On one side of the home 3D printer spectrum are self-assembly from the RepRap and Fab@Home projects, on the other are the MakerBot, Ultimaker and kin’s range of pre-assembled commercial printers. Putting a self-assembly 3D printer together is possibly not something most people will do outside of education: it’s not easy. Finding a third way, where the cost and learning benefits of self-assembly take a step towards the plug-and-play ideal of pre-assembled printers could be a breakthrough. Possibly fulfilled by Snap 3D. Let’s take a closer look.
The printer’s looks are dictated by its key innovative trait: no fasteners are needed. Assembling a RepRap is a process awash with washers and nutty for nuts, something that is a fantastic learning experience but a headache for those not interested in, or able to put some time into learning the skills required.
Let’s not overlook that the main interest by the political establishment in home 3D printing is just that very notion, that making skills are manufacturing skills, and manufacturing is at a deficit in many service-based and information-based economies. Whilst a MakerBot in every school in the US is a wonderful aim with many benefits, it’s not going to teach the skill set that a self-assembly printer could. The snap-together design by Snap3D thus has pertinence beyond mere convenience.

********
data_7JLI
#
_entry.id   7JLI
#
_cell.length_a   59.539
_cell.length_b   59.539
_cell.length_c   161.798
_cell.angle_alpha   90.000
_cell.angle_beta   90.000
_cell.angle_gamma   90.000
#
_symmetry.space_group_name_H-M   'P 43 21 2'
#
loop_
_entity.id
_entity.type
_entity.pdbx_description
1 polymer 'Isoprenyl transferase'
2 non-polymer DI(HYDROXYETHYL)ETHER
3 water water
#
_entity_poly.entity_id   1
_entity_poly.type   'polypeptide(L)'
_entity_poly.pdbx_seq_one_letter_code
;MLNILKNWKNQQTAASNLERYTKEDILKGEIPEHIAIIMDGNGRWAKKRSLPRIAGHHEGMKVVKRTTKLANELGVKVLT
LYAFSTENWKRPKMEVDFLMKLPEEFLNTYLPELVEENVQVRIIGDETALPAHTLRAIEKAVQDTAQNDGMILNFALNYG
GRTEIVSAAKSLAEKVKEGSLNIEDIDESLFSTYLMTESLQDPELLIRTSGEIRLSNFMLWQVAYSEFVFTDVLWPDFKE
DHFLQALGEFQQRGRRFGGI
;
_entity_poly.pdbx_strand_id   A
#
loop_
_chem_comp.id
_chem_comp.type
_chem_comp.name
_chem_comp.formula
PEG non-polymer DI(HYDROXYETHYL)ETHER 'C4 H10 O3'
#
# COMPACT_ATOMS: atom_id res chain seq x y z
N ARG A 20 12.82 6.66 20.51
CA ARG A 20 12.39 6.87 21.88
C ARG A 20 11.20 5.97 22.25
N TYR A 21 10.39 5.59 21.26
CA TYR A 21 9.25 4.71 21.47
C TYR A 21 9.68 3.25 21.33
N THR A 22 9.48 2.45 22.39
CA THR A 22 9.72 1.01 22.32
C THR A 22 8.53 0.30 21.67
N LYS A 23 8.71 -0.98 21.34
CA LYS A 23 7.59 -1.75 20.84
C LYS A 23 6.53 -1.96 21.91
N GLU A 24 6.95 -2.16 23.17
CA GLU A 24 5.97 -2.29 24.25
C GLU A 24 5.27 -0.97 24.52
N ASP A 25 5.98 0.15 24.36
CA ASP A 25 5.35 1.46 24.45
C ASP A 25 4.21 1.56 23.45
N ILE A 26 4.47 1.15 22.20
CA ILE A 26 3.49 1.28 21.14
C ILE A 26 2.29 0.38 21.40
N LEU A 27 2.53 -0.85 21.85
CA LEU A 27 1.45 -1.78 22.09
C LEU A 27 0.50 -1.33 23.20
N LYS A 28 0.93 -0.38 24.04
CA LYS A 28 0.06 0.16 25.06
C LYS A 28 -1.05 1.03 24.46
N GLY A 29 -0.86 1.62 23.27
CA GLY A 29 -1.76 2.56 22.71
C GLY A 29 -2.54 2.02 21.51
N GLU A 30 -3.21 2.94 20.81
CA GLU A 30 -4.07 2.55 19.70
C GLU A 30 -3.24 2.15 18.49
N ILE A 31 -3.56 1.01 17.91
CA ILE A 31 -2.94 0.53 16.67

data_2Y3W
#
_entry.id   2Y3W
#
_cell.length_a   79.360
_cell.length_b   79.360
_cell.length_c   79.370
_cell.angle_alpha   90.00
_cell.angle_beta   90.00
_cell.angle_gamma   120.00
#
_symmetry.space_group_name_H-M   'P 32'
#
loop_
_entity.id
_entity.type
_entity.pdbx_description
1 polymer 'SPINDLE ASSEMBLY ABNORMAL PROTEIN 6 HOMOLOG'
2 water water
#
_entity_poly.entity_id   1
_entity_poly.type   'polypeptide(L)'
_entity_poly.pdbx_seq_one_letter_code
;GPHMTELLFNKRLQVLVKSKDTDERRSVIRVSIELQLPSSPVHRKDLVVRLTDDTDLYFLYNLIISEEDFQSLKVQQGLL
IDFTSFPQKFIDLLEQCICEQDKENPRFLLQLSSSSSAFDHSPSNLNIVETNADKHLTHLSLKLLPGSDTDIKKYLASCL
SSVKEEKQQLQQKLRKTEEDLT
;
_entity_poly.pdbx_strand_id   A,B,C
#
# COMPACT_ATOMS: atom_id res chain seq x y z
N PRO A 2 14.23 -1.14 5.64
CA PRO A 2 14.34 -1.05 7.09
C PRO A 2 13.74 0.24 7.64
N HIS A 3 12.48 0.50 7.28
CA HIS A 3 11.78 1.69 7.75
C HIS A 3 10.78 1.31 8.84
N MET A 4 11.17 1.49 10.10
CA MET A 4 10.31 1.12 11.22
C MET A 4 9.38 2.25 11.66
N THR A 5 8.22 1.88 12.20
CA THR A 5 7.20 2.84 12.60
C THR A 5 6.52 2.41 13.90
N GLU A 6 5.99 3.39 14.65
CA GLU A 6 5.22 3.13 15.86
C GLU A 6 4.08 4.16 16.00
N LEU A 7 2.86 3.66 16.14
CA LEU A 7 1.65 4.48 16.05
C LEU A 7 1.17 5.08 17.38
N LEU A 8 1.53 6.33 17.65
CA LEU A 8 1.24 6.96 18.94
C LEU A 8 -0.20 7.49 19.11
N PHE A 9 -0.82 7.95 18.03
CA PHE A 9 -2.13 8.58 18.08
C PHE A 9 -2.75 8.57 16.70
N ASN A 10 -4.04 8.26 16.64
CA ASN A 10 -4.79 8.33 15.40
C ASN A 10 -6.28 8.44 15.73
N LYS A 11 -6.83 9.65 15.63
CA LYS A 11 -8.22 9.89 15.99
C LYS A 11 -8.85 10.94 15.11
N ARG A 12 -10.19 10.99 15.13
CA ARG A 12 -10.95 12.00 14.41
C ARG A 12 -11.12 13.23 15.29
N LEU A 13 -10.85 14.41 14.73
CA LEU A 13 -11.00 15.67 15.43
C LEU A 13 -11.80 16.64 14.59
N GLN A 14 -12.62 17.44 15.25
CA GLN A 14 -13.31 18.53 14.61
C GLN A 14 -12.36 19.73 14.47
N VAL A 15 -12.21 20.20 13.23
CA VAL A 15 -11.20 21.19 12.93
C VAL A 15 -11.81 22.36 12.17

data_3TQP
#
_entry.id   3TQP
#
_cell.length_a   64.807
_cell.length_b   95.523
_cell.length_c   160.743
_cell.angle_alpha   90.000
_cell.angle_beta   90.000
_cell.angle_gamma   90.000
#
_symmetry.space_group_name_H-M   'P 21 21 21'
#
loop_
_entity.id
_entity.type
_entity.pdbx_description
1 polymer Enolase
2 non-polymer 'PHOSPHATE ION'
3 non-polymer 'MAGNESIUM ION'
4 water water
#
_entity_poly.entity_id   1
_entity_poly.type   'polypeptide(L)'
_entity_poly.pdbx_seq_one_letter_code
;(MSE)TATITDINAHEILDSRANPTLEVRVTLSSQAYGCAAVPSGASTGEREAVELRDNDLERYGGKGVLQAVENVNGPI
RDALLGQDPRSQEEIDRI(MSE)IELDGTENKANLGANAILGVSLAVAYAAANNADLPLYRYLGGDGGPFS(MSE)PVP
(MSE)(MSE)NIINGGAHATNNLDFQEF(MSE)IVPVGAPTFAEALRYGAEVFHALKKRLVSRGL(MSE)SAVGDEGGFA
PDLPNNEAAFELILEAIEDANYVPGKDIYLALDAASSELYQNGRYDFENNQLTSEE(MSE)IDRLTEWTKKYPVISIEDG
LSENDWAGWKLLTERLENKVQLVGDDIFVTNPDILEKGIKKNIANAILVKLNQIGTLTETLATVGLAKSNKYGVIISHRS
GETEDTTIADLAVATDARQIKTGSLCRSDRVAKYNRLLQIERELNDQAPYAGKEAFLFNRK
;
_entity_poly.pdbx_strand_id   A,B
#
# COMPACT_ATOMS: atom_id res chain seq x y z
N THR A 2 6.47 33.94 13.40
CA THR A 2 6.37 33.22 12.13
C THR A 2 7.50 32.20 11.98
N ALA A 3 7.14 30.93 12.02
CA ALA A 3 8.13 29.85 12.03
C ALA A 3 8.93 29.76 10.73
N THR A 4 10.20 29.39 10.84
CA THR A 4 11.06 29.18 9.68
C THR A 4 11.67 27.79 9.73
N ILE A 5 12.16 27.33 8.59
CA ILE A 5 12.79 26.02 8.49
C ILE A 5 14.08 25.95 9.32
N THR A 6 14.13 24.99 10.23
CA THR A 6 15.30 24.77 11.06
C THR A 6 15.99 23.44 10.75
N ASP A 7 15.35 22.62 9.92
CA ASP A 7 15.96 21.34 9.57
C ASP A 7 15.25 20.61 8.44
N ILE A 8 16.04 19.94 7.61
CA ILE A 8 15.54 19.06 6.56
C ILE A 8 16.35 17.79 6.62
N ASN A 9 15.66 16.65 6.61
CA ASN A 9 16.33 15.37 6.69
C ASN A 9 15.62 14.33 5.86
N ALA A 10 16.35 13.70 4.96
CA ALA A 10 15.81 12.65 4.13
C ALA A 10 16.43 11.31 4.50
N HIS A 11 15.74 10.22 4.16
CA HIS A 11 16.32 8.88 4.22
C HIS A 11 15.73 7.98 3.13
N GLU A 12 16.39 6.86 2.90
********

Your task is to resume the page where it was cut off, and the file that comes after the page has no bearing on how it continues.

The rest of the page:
The significance explained, onto the printer.
Snap3D has a wonderful looking 3D printer. Whilst the amazing machines that were the first RepRap printers looked a little like an electronic Frankenstein to many (although personally I think they look great), Snap 3D has created a form that resembles pretty much what the generic stereotype for a home 3D printer now is: a tidy cuboid frame with internals open for the world to see. … (Read more)